You, or a loved one, have decided to embark on a career in the trades, which is great. Fortunately, there are tax breaks for those who go into the trades as apprentices. Of course, you have to prove your apprentice and be registered with the federal or provincial government, and it leads to a certification or designation in that trade.
You may be able to deduct the cost of eligible tools you bought in the tax year to earn employment income as a tradesperson and as an eligible apprentice mechanic. This cost includes any GST, and provincial sales tax (PST), or HST you paid. You may also be able to get a rebate of the GST/HST you paid.
An eligible tool is a tool (including associated equipment such as a toolbox) that:
- You bought to use in your job as a tradesperson and was not used for any purpose before you bought it;
- Your employer certified as being necessary for you to provide as a condition of, and for use in, your job as a tradesperson; and
- Is not an electronic communication device (like a cell phone) or electronic data processing equipment (unless the device or equipment can be used only for the purpose of measuring, locating, or calculating).
Your employer has to complete and sign Form T2200, Declaration of Conditions of Employment. Have your employer complete question 11 of Part B of the form to certify that the tools being claimed were bought and provided by you as a condition of your employment as a tradesperson. Attach to Form T2200 a list of the tools you are claiming, as well as the related receipts. You do not have to include Form T2200, your receipts, or your list of tools with your return, but you should keep them in case we ask to see them.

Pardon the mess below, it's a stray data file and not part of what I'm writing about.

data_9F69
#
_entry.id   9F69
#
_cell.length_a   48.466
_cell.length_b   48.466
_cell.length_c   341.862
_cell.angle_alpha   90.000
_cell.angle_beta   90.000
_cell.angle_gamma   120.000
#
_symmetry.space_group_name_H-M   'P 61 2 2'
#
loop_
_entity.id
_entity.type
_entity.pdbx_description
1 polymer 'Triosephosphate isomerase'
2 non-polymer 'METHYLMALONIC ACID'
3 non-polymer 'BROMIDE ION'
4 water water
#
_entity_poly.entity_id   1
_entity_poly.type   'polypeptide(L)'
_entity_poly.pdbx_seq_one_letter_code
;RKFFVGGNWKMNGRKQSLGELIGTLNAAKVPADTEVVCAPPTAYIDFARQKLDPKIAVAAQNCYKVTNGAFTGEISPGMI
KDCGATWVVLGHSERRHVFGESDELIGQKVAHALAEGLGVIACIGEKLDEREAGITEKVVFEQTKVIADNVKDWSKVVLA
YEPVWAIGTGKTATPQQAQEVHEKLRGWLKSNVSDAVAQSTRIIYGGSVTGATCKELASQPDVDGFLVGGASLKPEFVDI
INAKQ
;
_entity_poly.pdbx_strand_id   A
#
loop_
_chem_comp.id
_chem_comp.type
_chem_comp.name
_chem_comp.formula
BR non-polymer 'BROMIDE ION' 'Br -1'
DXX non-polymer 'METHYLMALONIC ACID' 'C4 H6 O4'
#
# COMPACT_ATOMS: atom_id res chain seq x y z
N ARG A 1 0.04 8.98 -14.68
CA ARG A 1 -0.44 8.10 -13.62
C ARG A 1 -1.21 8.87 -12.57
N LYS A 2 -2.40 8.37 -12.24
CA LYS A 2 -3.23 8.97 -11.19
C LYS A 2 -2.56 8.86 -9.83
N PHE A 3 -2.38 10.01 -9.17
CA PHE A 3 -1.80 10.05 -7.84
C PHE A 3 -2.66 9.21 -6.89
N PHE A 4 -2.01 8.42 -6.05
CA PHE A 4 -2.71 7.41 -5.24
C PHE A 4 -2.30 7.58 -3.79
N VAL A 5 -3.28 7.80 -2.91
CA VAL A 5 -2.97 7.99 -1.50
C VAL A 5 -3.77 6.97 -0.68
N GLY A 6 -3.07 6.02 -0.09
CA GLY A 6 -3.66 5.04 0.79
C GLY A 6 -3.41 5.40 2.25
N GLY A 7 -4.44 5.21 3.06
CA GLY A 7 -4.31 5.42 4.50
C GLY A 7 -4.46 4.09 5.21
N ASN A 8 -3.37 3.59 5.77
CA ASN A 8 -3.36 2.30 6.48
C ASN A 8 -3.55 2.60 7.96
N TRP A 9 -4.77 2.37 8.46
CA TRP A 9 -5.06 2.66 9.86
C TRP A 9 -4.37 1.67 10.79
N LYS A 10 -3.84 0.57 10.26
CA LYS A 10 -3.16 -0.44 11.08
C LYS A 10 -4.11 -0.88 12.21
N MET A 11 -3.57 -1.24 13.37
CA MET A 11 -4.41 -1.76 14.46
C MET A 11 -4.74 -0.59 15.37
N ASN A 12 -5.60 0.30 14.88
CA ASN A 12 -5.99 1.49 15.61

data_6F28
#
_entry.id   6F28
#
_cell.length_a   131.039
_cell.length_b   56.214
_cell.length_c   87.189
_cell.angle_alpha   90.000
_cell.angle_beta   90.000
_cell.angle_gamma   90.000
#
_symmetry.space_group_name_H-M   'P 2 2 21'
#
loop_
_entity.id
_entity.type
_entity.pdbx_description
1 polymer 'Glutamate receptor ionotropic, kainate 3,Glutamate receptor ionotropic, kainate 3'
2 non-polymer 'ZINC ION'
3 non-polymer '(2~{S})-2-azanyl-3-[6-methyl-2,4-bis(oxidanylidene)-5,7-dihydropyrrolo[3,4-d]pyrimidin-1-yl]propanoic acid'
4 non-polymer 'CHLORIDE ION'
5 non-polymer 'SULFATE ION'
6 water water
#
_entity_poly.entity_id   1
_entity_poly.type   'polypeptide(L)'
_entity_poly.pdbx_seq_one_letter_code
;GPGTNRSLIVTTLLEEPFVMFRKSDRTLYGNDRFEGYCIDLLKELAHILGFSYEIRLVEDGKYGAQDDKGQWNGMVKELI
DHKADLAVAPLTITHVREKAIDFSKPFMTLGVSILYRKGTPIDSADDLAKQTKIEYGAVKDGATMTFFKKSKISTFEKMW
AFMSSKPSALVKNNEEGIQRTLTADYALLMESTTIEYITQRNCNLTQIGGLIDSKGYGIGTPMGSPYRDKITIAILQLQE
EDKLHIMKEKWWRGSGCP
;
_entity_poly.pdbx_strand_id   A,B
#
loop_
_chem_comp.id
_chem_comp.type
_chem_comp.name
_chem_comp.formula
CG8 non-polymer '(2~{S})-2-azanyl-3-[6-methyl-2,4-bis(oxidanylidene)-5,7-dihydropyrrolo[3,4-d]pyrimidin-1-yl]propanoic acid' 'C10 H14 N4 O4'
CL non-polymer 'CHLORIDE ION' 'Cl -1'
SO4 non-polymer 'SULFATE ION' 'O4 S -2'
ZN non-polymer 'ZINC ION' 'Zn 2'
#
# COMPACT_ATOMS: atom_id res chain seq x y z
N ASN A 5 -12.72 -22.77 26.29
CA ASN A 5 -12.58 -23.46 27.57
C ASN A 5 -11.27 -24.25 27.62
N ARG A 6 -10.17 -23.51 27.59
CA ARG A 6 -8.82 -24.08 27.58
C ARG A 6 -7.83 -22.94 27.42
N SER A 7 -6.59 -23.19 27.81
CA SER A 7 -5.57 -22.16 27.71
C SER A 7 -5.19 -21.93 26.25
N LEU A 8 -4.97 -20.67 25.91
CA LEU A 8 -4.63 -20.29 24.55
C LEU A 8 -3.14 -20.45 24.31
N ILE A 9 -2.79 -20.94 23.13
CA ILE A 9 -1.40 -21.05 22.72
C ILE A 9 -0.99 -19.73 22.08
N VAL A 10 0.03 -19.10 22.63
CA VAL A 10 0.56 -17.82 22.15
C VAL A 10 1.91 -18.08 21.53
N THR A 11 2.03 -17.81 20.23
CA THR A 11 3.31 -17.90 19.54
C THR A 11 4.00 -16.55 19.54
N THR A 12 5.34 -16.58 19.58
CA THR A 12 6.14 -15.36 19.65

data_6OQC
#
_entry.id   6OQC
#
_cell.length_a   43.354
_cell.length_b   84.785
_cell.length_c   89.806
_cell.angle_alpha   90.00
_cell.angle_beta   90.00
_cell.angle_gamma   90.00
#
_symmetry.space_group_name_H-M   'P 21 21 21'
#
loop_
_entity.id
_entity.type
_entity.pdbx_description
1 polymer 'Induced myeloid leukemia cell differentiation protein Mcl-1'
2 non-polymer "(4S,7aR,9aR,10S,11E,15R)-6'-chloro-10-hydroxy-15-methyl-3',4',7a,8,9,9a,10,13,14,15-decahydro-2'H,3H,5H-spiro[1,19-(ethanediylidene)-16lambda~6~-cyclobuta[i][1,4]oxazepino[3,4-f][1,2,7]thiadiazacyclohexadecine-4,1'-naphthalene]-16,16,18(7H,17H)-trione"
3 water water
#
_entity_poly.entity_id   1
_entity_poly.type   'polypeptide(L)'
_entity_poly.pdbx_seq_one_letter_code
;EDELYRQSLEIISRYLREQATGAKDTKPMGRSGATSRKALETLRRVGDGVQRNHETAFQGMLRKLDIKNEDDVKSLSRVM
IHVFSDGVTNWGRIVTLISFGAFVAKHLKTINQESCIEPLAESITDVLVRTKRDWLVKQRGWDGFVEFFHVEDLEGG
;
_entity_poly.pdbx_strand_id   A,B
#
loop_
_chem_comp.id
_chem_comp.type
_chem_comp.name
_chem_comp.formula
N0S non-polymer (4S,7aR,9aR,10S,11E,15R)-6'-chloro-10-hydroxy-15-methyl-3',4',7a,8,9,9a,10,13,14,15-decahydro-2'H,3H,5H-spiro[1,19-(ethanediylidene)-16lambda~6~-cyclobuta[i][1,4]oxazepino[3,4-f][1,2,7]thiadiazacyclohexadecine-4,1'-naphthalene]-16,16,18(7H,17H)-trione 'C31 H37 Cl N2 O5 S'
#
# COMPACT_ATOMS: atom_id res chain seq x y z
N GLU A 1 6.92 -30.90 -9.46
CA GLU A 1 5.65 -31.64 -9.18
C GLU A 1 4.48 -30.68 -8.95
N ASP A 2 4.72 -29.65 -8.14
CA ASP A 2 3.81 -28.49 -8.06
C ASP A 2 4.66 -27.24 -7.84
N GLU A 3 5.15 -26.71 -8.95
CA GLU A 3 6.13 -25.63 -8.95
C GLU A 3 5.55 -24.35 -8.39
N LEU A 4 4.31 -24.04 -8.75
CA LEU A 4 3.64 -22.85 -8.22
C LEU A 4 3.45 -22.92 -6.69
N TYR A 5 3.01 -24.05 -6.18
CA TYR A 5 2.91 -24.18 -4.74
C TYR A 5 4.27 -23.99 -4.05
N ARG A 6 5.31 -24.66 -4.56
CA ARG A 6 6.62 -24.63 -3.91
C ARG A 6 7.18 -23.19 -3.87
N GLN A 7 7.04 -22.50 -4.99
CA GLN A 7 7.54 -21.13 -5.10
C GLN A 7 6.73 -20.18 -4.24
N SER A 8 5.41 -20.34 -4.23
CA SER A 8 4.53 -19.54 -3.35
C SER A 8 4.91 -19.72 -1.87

Even though you may have already claimed the tradesperson’s deduction for tools, you may also be able to deduct a part of the cost of eligible tools you bought in 2013 to earn employment income as an eligible apprentice mechanic. You are an eligible apprentice mechanic if you:
- Are registered in a program established under the laws of Canada or of a province or territory that leads to a designation under those laws as a mechanic licensed to repair self-propelled motorized vehicles (such as automobiles, aircraft, boats, or snowmobiles); and
- Are employed as an apprentice mechanic.
As an eligible apprentice mechanic, you must first calculate the tradesperson’s tools deduction, if any, that you qualify for. You may qualify for that deduction if you bought eligible tools for your job in 2013.
The provinces and territories also have their own tax credits for apprentices. British Columbia is one such province. In BC you can file a T1014 British Columbia Training Tax Credit (Individuals). You can claim this credit if you were a resident of British Columbia on December 31, 2013, and you completed an eligible program administered through the British Columbia Industry Training Authority or you passed a challenge exam and received a Certificate of Qualification from the British Columbia Industry Training Authority, in the tax year. Eligible programs and completion requirements are defined by Regulation.
Check with your province, your industry training authority, and Canada Revenue Agency, to see what tax credits are available to you.